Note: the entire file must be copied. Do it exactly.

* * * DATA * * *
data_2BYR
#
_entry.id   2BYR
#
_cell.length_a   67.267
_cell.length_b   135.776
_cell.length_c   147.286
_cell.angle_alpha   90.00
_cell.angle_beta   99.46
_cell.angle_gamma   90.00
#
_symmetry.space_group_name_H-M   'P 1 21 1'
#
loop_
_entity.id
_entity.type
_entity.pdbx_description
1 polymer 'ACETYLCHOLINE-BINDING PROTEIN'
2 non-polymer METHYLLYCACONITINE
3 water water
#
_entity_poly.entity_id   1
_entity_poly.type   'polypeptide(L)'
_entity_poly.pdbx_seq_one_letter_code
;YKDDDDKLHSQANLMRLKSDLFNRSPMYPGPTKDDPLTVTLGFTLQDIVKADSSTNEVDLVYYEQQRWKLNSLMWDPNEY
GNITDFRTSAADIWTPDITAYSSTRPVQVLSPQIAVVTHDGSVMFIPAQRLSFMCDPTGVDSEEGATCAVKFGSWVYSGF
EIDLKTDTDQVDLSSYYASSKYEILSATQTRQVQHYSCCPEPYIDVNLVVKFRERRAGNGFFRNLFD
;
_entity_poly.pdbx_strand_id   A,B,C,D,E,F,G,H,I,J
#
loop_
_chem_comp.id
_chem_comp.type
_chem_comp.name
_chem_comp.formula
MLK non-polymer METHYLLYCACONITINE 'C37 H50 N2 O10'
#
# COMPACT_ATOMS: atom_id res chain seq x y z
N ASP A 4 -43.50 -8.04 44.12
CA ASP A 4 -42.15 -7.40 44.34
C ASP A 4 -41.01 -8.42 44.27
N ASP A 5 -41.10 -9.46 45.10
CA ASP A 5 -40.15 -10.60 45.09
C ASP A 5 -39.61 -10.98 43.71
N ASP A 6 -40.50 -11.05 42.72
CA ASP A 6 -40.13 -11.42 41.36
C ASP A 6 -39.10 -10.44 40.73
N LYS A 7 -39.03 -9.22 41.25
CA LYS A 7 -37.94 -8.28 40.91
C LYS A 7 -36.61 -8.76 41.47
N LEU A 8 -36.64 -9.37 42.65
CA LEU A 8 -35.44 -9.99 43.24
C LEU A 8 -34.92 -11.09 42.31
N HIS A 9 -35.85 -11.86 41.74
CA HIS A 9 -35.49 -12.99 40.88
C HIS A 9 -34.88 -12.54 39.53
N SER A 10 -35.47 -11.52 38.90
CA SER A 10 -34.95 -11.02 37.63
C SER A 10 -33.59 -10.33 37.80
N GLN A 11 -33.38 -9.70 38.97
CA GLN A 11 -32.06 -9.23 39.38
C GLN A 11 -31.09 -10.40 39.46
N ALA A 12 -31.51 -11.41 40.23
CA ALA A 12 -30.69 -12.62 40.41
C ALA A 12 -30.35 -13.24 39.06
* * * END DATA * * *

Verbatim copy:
data_2BYR
#
_entry.id   2BYR
#
_cell.length_a   67.267
_cell.length_b   135.776
_cell.length_c   147.286
_cell.angle_alpha   90.00
_cell.angle_beta   99.46
_cell.angle_gamma   90.00
#
_symmetry.space_group_name_H-M   'P 1 21 1'
#
loop_
_entity.id
_entity.type
_entity.pdbx_description
1 polymer 'ACETYLCHOLINE-BINDING PROTEIN'
2 non-polymer METHYLLYCACONITINE
3 water water
#
_entity_poly.entity_id   1
_entity_poly.type   'polypeptide(L)'
_entity_poly.pdbx_seq_one_letter_code
;YKDDDDKLHSQANLMRLKSDLFNRSPMYPGPTKDDPLTVTLGFTLQDIVKADSSTNEVDLVYYEQQRWKLNSLMWDPNEY
GNITDFRTSAADIWTPDITAYSSTRPVQVLSPQIAVVTHDGSVMFIPAQRLSFMCDPTGVDSEEGATCAVKFGSWVYSGF
EIDLKTDTDQVDLSSYYASSKYEILSATQTRQVQHYSCCPEPYIDVNLVVKFRERRAGNGFFRNLFD
;
_entity_poly.pdbx_strand_id   A,B,C,D,E,F,G,H,I,J
#
loop_
_chem_comp.id
_chem_comp.type
_chem_comp.name
_chem_comp.formula
MLK non-polymer METHYLLYCACONITINE 'C37 H50 N2 O10'
#
# COMPACT_ATOMS: atom_id res chain seq x y z
N ASP A 4 -43.50 -8.04 44.12
CA ASP A 4 -42.15 -7.40 44.34
C ASP A 4 -41.01 -8.42 44.27
N ASP A 5 -41.10 -9.46 45.10
CA ASP A 5 -40.15 -10.60 45.09
C ASP A 5 -39.61 -10.98 43.71
N ASP A 6 -40.50 -11.05 42.72
CA ASP A 6 -40.13 -11.42 41.36
C ASP A 6 -39.10 -10.44 40.73
N LYS A 7 -39.03 -9.22 41.25
CA LYS A 7 -37.94 -8.28 40.91
C LYS A 7 -36.61 -8.76 41.47
N LEU A 8 -36.64 -9.37 42.65
CA LEU A 8 -35.44 -9.99 43.24
C LEU A 8 -34.92 -11.09 42.31
N HIS A 9 -35.85 -11.86 41.74
CA HIS A 9 -35.49 -12.99 40.88
C HIS A 9 -34.88 -12.54 39.53
N SER A 10 -35.47 -11.52 38.90
CA SER A 10 -34.95 -11.02 37.63
C SER A 10 -33.59 -10.33 37.80
N GLN A 11 -33.38 -9.70 38.97
CA GLN A 11 -32.06 -9.23 39.38
C GLN A 11 -31.09 -10.40 39.46
N ALA A 12 -31.51 -11.41 40.23
CA ALA A 12 -30.69 -12.62 40.41
C ALA A 12 -30.35 -13.24 39.06